not a reality to the æsthetic sense. The emotional nature finds its realities in the things that kindle emotion, not in those that furnish matter for intellectual exercise or for physical sensation. Who can ever forget those exquisitely simple words of the poet Tennyson?—
To their haven under the hill;
But oh, for the touch of a vanished hand,
The vanished hand, the silent voice, are here but symbols of a thousand clustering associations dear to the heart in past times, and dear to the heart still. The physical sensation is the nexus of things that no physical methods could possibly enable us to understand, things known only to the emotional nature. The touch or the voice that thrills one human being will be wholly indifferent to another—will, in fact, rank only as a mere physical sensation. The heart of a mother would be rent by the cry of her child in pain or in danger; but what would that cry be to a devouring beast? It would have no relation, except as a definite volume of sound, to anything in the beast's nature, and therefore, in all the elements that would speak to a human—to say nothing of a mother's—heart, would be non-existent.
It is, however, when we consider man in society that the range of impalpable realities becomes widest, and embraces facts of the deepest import; and just as society becomes more complex does this truth assume deeper significance. In a society like ours, at every step a man takes through life, he encounters forces as real as those of physical nature, but whose seat is in social institutions and in the dispositions of individual men. There are ambitions, interests, customs, prejudices, conventionalities, and a thousand intangible forms of social force, that all react upon the individual man like so many conflicting winds and currents. The individual can and does react against these, and herein he differs from a wave-tossed vessel; but, steer his course with as firm a hand and as steady an eye as he may, the great composition of social forces will powerfully affect the line of his movement.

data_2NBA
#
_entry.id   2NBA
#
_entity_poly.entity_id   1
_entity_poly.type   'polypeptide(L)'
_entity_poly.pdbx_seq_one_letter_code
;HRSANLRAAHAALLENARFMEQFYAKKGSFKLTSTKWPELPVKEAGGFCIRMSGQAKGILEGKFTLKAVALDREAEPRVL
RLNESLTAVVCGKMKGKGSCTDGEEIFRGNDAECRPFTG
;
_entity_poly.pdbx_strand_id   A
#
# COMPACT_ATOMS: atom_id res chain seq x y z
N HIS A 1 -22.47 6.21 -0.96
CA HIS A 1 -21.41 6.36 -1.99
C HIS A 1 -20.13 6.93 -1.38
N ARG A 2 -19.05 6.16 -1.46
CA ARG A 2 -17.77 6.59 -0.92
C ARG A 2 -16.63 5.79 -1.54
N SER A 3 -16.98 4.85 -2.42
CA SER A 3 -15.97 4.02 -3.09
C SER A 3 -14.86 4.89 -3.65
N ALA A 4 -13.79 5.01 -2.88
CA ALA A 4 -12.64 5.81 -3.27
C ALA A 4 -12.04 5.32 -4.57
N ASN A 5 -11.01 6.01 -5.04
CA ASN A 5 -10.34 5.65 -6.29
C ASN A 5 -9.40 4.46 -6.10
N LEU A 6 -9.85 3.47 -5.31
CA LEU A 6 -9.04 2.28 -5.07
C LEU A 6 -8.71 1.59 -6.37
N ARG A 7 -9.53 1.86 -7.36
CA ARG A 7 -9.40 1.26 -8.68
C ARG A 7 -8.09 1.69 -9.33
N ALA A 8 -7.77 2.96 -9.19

The great practical defect of a materialistic philosophy is that it leads its adherents to underestimate all forces and influences that can not be reasoned about as we reason about the laws of matter. The materialist rests by preference on a relatively low plane of thought; and he is at a great disadvantage when he has to deal with matters that lie in a higher plane. But many are materialists in this way who would utterly repudiate materialism in theory. In other words, there are many whose methods of judgment are wholly unsuited (through excess of simplicity) to questions involving the higher human motives, or the less obvious conditions of human happiness. Many a man has made a disastrous business failure through a too materialistic way of looking at things. He wants money, let us say, for his business; he